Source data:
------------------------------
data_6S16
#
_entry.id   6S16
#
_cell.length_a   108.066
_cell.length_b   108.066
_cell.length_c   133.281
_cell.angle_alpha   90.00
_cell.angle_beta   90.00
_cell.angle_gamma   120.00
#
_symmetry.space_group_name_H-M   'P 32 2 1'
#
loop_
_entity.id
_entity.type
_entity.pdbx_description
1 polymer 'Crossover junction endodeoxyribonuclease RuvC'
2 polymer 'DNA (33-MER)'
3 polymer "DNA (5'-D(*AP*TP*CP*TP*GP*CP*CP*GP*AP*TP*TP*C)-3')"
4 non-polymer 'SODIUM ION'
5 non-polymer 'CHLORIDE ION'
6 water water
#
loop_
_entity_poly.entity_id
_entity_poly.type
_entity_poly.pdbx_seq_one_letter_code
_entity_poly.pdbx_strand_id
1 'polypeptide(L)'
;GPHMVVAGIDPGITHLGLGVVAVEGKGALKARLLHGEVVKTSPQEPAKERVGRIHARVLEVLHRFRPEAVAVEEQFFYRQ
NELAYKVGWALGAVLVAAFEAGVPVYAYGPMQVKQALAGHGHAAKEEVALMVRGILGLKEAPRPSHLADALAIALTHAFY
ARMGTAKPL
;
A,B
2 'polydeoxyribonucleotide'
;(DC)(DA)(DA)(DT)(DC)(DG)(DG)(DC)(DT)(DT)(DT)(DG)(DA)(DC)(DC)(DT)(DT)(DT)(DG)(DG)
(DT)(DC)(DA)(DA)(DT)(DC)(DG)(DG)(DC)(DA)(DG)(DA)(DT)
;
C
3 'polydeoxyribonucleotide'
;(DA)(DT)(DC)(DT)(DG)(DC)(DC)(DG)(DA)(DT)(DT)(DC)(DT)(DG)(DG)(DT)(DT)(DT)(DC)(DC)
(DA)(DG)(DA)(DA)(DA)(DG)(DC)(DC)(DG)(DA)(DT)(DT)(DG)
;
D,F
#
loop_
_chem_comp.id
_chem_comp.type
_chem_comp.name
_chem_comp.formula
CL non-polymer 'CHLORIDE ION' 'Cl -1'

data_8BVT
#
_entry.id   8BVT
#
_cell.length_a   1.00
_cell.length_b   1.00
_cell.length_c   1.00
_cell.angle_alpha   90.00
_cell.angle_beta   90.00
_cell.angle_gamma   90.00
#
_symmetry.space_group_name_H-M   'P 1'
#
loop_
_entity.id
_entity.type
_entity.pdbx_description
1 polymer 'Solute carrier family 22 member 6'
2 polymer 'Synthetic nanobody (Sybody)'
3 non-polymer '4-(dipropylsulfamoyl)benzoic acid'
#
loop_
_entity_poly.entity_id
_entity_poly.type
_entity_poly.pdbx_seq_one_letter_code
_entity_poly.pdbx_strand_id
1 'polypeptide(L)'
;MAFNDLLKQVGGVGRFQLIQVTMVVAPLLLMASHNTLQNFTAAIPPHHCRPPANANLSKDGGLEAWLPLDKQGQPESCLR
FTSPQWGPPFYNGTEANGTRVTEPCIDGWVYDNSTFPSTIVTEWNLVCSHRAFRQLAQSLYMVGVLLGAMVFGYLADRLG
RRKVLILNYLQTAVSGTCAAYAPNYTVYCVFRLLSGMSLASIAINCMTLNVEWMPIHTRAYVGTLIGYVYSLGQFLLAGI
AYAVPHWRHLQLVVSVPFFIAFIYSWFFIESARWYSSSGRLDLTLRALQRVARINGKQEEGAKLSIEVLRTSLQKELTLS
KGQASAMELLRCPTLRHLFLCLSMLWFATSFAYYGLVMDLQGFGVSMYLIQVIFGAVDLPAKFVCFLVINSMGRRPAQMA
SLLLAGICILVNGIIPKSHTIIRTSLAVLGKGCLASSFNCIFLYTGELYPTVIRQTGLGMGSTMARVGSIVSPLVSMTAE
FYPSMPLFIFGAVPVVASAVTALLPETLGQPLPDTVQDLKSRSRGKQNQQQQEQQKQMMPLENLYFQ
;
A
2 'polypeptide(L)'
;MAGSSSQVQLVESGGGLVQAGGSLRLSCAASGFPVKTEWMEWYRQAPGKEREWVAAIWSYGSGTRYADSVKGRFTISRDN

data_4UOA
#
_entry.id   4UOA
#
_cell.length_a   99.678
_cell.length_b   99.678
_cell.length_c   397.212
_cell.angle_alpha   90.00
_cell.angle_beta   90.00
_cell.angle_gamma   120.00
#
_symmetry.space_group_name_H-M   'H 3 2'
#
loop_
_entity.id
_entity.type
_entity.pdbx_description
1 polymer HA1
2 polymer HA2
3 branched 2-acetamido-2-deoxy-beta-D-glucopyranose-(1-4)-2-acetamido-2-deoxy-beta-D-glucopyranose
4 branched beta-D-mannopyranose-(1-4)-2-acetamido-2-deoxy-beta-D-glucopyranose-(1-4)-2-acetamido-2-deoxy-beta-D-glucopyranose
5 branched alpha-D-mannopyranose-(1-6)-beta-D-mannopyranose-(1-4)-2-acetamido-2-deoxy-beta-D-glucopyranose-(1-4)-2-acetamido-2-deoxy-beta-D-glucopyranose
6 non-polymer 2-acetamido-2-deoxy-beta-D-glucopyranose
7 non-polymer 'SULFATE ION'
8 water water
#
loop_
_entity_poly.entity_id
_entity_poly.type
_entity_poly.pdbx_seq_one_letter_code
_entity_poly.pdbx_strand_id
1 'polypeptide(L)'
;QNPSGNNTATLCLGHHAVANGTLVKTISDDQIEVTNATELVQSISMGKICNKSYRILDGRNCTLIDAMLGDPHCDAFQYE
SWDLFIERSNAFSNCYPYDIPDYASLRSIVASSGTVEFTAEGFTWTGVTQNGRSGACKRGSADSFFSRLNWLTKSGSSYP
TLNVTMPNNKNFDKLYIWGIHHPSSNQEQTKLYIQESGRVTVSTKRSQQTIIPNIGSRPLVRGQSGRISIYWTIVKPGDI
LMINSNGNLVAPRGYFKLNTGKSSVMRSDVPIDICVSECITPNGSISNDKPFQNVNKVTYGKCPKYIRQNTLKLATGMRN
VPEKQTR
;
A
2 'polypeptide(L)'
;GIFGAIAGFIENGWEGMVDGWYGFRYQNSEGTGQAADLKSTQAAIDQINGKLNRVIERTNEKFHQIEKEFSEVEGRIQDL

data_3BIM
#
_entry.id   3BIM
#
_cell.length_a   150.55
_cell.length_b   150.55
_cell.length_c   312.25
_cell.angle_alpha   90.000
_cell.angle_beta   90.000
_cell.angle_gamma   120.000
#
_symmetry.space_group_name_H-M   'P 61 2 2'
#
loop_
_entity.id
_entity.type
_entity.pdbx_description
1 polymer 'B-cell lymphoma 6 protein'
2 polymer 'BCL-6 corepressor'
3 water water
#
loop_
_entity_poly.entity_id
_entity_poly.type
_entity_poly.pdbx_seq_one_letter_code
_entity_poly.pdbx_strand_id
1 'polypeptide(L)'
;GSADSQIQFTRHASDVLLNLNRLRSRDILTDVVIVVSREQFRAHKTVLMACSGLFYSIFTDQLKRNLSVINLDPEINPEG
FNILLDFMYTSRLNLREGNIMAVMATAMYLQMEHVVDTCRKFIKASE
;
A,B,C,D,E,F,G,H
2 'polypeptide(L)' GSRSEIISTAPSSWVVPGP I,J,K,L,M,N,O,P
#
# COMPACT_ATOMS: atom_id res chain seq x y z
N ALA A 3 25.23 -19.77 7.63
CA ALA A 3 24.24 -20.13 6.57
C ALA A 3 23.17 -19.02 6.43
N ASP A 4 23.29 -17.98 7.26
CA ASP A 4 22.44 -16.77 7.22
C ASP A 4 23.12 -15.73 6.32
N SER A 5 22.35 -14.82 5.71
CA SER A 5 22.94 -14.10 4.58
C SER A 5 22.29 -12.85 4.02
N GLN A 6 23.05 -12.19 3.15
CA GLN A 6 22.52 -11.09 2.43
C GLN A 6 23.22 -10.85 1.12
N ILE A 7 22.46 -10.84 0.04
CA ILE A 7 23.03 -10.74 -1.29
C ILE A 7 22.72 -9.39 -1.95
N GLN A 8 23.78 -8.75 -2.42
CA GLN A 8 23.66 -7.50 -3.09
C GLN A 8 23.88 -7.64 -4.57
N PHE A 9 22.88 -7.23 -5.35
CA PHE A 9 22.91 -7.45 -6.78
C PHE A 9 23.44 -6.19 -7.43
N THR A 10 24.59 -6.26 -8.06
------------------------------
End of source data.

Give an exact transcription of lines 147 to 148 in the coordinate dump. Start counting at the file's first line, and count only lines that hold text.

_entity.type
_entity.pdbx_description